Coast Guard Research and Development Center to celebrate 50th anniversary
December 28, 2022
When Bert Macesker traces the history of the U.S. Coast Guard Research and Development Center, it’s with an eye on its response to world events: how the RDC responded in the 80s to increased drug smuggling, in the 90s to the Exxon Valdez oil spill and in the 2000s to 9/11 and Hurricane Katrina.
“In our history, there’s a lot of seminal events, because we are a very reactionary organization,” said Macesker, who has worked at the RDC for 30 years and now serves as executive director. Sometimes that meant halting its routine portfolio and taking half or more of the staff to focus on these events.
The Coast Guard commandant established the RDC on Sept. 1, 1972, and the center plans to celebrate its 50th anniversary in 2023 ― from an open house with virtual reality demonstrations to the publication of a history book and the release of a new challenge coin.
“Back in the 70s, it was using magnetic compasses and celestial navigation, and it was way off-course,” Macesker said. “But what’s interesting is you have more computing power and navigation power in your iPhone than they ever had back in the 70s on these boats.”
The center has delivered nearly 2,000 research products that support the 11 missions of the Coast Guard: port and waterway security, drug interdiction, aids to navigation, search and rescue, living marine resources, marine safety, defense readiness, migrant interdiction, marine environmental protection, ice operations and law enforcement.
The center began at an interim facility at the University of Connecticut at Avery Point in Groton and has since moved to the Fort Trumbull area in New London. The Coast Guard says the center now employs 82 people, which is far fewer than its peak.
Macesker said Mark Snell, chief historian of the U.S. Coast Guard Auxiliary, will be coming out with a book early next year that delves into the historical context of the RDC and its people.
The RDC said in a press release that an open house in March will highlight research in search and rescue, next generation buoys, and polar technologies.
Responding to major events over the decades
A big area of work in the 1970s, Macesker said, was the Fire and Safety Test Detachment in Mobile, Ala. A 1978 article from The Day said the fire test installation “is in the business of kindling fires and explosions aboard ships to test ways of containing and extinguishing fires. The Coast Guard believes it is the only such installation in the world.”
The Coast Guard also worked in the 70s to develop “oil fingerprinting,” a technique to identify the origins of oil in a spill.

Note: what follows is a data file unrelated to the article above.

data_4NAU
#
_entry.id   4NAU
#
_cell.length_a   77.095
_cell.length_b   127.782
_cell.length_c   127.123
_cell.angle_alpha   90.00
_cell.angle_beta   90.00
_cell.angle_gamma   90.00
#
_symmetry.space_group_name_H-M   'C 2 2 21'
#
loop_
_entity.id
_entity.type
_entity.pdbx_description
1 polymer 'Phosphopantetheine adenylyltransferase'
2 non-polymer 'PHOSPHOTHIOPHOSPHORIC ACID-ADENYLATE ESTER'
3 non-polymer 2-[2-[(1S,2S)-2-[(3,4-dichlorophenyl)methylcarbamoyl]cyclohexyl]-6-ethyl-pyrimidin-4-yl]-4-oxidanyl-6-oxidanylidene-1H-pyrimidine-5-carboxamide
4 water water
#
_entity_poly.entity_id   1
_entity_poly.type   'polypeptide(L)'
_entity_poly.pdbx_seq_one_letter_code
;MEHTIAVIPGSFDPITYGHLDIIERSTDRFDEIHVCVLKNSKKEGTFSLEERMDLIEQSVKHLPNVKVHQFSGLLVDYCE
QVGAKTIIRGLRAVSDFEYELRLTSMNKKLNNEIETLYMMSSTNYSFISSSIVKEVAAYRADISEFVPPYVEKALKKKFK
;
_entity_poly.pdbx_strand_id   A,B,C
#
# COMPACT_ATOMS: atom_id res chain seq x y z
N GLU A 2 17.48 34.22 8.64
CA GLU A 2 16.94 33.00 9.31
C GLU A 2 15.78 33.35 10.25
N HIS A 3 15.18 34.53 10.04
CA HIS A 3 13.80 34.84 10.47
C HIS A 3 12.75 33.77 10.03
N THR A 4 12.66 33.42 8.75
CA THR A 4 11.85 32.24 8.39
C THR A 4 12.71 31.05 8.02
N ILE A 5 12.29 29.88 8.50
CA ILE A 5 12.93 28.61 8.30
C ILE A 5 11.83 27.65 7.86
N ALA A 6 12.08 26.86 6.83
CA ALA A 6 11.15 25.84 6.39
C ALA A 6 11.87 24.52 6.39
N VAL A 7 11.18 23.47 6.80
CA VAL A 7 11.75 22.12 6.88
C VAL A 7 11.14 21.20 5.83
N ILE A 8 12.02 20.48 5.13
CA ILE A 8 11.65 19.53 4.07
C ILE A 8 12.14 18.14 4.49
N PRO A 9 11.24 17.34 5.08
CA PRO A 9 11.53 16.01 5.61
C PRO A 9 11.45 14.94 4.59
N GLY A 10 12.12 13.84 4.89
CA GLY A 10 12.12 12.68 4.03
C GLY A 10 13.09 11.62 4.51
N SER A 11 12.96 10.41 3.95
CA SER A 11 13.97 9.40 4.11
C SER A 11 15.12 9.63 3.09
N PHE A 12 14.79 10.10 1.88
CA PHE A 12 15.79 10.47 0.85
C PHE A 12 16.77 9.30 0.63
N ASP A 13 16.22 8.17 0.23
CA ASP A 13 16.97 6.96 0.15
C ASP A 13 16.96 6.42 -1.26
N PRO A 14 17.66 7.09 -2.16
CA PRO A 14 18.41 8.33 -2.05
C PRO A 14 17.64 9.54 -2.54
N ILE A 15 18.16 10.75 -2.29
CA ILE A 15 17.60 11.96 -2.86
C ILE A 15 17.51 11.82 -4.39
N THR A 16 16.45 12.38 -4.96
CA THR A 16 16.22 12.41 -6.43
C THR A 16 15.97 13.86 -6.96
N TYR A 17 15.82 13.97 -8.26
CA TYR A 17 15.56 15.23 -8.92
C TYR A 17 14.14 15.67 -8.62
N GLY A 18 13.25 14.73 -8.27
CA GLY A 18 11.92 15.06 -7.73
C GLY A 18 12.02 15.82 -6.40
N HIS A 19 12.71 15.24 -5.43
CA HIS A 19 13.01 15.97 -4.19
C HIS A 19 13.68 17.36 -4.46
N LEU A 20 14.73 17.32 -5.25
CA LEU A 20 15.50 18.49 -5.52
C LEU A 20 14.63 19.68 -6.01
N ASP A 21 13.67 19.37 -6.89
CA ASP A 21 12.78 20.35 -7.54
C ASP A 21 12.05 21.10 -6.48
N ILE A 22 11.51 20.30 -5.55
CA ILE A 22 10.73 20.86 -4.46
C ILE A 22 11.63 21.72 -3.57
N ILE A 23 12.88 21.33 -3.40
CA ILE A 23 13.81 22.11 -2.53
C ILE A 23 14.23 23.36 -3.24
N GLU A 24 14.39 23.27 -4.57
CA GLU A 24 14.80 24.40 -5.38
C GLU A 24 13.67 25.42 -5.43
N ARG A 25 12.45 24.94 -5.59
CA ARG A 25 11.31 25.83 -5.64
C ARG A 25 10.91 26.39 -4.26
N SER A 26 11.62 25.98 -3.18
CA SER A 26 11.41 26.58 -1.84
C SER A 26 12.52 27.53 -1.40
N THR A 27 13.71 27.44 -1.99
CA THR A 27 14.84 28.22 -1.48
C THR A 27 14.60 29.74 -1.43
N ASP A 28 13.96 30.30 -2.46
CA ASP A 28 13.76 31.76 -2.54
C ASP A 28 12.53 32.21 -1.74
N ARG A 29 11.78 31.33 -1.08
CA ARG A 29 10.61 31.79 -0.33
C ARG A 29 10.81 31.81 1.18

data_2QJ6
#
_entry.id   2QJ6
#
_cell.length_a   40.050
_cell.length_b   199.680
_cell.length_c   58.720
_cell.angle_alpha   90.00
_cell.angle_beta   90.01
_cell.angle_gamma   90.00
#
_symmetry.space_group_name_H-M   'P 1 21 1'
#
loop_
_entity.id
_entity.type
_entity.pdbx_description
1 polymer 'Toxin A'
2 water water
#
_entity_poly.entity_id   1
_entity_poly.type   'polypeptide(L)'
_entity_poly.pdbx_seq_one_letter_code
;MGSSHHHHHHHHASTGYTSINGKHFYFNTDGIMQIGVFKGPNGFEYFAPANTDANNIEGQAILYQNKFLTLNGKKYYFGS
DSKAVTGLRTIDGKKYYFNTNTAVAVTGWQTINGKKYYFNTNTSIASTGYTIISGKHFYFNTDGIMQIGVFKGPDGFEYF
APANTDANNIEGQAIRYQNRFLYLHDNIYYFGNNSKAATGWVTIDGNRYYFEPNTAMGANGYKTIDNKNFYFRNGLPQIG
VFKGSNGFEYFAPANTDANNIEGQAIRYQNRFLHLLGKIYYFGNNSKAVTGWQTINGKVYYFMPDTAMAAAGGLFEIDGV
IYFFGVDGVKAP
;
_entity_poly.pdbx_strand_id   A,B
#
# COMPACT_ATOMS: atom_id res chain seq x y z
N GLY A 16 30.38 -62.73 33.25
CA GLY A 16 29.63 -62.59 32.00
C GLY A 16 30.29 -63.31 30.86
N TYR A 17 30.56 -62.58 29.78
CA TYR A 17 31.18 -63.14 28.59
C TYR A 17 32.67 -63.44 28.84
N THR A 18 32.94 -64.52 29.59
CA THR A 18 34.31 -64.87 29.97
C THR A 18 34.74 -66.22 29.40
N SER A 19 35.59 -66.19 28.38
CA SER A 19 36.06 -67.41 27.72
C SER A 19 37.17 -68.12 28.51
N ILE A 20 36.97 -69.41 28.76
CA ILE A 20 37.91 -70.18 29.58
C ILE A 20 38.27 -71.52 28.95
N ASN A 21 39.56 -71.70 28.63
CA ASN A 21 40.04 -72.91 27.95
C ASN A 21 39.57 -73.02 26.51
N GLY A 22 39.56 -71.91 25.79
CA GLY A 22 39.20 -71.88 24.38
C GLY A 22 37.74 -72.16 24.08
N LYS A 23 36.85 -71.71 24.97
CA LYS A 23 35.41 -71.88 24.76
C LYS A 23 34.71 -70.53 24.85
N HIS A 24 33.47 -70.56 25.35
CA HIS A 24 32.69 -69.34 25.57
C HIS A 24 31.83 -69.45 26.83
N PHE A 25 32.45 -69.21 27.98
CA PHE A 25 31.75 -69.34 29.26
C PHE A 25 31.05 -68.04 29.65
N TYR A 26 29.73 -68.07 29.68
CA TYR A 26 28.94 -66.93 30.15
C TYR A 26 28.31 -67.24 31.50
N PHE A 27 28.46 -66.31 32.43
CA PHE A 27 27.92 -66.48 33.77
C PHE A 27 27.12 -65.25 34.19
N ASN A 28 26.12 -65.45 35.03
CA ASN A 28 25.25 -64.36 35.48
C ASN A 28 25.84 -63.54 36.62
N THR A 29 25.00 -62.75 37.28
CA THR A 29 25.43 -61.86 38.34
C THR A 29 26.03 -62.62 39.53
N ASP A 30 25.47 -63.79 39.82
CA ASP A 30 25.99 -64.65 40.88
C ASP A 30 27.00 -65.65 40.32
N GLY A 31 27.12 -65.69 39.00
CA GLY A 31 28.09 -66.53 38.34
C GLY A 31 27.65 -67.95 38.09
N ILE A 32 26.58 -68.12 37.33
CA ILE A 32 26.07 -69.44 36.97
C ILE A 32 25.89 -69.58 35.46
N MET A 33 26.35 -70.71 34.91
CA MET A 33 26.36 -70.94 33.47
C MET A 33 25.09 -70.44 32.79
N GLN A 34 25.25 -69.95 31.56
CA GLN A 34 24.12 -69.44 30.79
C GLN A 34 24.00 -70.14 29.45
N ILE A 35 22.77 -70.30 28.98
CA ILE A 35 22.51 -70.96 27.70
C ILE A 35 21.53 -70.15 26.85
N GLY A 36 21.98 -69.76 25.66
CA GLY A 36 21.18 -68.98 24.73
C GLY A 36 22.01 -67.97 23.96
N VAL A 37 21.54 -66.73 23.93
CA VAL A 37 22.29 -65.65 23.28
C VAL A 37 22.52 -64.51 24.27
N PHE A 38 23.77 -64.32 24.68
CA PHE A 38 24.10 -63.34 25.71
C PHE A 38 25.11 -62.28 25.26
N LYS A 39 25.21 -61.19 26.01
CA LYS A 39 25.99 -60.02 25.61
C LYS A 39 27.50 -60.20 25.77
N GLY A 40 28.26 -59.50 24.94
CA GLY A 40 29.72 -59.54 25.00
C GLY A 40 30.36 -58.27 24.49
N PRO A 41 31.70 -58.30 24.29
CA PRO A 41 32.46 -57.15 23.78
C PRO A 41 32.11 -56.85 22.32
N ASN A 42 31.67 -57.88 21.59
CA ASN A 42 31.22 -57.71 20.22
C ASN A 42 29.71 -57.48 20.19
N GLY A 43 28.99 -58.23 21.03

In the 80s, the RDC helped deploy dirigible blimps with radar amid increased offshore drug smuggling, saved the Coast Guard money by making aids to navigation solar powered, and evaluated the Island-class patrol boat, a new class of cutter.
Following the Exxon-Valdez oil spill in 1989, Congress passed the Oil Pollution Act of 1990, giving the RDC work on how to prevent and contain future oil spills.
Macesker said the center studied tanker designs and spill containment technologies, developed an approach for testing fire-resistant oil booms that ended up being helpful in the 2010 Deepwater Horizon spill, and created guides “for addressing crew endurance, because fatigue was a big issue.”
The next decade brought a focus on coastal surveillance, following 9/11. U.S. Coast Guard operations moved from the Department of Transportation to Department of Homeland Security in 2003, and the RDC moved from Groton to New London in 2009. But Macesker said the lease will be up in a few years.
“I just don’t know if we’re going to necessarily renew our lease, but I think the hope would be that we would be sticking around in southeastern Connecticut, because we just have a good thing here, with our partners,” he said. Those partners include the Army National Guard, UConn, and of course the Coast Guard Academy, whose cadets do senior capstone projects and internships with the RDC.
On the research side, much of the focus now is on artificial intelligence and robotics.
“Some of the fascinating things that I think are going to be gamechangers for us and the service are unmanned systems technology,” Macesker said. He said there’s a demand for unmanned systems in the air that would allow for Coast Guard operations much further from cutters or stations.
The RDC is also working on the next generation of aids to navigation, technologies in response to oil spills, and improving communications in the higher latitudes, work that is being done with Starlink, the satellite internet constellation from SpaceX.
Also in the past decade, the Coast Guard opened a Science and Technology Innovation Center at the RDC, which Macesker said departs from the traditional years-long timeframe of research and development and instead rapidly adapts existing technologies and getting them into the field.
Click here to view this article as it originally appeared on The Day website.